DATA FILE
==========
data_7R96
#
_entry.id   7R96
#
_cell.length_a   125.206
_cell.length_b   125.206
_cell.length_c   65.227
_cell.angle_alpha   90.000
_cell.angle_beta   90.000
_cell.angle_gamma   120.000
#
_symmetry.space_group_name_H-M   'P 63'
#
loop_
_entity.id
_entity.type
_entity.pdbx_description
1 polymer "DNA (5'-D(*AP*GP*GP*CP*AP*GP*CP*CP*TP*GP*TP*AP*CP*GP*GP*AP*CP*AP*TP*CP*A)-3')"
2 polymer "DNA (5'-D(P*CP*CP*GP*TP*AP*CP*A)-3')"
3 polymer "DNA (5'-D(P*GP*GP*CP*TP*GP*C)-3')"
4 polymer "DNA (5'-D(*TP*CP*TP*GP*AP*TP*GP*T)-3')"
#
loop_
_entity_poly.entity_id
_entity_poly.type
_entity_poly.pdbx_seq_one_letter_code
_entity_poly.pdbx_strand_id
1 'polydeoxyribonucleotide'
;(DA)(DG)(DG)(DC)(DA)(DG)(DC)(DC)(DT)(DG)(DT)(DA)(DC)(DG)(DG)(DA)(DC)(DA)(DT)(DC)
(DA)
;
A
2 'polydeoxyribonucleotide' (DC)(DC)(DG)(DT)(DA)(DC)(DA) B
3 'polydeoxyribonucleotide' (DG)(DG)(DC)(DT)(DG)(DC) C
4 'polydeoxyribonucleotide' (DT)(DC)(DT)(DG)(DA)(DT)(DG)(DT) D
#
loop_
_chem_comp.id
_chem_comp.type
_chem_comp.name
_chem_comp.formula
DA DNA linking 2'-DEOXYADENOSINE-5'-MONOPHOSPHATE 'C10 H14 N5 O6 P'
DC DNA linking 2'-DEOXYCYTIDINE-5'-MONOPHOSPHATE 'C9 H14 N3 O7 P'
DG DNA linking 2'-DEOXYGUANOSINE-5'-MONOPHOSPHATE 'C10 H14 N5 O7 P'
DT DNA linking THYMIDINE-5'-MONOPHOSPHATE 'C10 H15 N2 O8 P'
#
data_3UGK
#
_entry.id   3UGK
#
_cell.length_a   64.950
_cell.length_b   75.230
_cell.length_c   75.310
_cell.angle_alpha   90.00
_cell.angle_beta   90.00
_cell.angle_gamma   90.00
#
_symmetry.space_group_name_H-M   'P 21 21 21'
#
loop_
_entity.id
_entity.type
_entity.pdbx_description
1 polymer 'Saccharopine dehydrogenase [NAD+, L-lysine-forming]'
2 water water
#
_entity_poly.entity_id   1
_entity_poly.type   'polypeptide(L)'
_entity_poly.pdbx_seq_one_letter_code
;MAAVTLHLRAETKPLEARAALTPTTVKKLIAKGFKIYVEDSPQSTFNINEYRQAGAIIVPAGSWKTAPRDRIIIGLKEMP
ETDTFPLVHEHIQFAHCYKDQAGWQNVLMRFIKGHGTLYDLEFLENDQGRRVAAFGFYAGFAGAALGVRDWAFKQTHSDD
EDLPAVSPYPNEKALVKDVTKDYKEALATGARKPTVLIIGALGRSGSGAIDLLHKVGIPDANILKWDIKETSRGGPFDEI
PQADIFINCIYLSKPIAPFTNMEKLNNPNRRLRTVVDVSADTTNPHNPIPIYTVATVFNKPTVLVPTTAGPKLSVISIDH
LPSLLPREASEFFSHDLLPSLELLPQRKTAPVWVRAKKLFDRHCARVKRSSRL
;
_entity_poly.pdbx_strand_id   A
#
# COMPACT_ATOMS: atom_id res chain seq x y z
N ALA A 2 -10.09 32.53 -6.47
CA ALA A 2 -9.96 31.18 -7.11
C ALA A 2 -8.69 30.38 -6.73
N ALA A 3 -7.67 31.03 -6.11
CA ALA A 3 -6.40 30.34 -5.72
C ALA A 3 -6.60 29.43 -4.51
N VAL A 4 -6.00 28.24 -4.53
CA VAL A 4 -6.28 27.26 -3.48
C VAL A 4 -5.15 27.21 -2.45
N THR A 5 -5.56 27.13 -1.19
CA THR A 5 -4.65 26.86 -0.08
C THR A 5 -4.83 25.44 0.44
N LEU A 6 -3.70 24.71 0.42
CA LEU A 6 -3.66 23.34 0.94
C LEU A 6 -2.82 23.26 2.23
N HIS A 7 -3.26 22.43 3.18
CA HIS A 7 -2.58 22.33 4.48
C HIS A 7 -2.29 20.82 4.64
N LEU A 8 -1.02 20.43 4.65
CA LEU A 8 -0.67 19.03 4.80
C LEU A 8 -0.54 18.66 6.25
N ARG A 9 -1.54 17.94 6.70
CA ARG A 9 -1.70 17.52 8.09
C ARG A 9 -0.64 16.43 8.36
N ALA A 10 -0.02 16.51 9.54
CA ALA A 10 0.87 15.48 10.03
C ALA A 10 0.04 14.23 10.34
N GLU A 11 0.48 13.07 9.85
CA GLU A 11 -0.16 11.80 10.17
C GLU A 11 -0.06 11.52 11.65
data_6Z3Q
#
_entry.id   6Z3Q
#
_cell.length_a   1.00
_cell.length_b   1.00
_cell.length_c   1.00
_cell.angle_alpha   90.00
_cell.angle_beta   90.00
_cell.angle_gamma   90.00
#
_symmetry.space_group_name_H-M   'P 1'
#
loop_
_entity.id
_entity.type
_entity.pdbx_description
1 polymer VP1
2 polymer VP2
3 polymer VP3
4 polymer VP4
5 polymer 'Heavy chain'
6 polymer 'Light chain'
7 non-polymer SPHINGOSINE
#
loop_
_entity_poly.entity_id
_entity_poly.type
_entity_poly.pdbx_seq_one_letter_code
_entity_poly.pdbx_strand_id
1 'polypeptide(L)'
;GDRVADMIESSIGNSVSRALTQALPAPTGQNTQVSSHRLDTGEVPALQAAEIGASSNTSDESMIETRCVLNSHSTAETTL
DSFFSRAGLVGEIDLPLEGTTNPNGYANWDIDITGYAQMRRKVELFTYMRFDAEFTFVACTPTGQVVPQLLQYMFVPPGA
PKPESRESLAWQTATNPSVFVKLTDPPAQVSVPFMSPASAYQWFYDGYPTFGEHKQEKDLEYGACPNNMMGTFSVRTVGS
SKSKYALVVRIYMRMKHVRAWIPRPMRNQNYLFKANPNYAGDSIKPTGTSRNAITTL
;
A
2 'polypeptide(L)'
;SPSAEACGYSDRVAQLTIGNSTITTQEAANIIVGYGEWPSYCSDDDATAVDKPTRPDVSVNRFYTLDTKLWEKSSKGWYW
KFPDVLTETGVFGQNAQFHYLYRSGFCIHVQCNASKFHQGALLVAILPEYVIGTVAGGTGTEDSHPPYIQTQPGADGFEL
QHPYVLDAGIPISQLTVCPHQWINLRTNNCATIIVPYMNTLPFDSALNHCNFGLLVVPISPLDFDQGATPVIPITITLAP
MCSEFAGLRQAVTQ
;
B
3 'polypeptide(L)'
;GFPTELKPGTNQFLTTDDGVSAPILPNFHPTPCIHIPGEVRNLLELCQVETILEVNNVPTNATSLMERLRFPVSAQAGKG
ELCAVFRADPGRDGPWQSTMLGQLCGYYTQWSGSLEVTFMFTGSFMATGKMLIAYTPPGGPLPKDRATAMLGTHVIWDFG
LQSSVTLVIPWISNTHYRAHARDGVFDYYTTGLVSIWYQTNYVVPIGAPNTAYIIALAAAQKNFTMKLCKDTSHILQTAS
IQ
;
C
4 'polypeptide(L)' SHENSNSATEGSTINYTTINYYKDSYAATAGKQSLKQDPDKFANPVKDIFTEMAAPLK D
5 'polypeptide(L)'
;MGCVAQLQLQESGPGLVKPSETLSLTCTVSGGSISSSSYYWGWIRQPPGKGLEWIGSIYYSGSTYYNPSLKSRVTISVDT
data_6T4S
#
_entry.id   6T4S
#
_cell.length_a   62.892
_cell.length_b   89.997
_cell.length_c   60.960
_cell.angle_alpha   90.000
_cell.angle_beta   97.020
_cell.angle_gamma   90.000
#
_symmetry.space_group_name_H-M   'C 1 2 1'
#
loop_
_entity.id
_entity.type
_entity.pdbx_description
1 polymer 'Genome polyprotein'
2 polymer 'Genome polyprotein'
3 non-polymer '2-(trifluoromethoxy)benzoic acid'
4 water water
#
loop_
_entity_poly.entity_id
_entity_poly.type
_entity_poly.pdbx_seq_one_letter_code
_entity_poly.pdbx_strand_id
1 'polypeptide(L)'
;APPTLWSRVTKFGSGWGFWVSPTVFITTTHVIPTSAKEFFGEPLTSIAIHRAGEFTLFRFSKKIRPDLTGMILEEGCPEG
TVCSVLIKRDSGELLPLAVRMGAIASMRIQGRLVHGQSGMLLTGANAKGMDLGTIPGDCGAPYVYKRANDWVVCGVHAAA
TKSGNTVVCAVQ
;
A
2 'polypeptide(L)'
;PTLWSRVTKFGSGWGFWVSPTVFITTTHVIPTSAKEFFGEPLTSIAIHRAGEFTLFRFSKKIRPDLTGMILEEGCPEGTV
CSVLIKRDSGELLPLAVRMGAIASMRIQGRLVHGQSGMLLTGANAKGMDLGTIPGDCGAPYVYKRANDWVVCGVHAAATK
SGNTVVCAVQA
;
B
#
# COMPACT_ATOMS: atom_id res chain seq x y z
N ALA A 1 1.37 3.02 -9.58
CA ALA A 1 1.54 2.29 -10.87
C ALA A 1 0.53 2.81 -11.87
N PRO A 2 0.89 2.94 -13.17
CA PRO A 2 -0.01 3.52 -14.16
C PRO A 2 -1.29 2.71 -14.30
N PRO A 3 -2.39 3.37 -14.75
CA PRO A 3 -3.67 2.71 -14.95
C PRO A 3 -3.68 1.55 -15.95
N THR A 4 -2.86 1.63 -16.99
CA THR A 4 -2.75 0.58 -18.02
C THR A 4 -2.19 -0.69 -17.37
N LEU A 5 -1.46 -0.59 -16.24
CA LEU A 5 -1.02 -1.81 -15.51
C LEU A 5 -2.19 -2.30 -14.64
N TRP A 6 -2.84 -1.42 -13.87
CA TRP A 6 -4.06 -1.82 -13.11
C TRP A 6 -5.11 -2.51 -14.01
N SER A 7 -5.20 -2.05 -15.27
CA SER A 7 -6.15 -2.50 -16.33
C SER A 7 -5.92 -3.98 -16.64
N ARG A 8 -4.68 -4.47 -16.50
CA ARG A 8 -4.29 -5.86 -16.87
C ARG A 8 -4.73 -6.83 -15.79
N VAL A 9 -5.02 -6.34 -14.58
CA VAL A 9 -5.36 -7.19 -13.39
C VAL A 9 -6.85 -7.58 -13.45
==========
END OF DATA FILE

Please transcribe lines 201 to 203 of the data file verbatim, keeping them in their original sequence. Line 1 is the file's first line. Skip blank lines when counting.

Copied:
B
#
# COMPACT_ATOMS: atom_id res chain seq x y z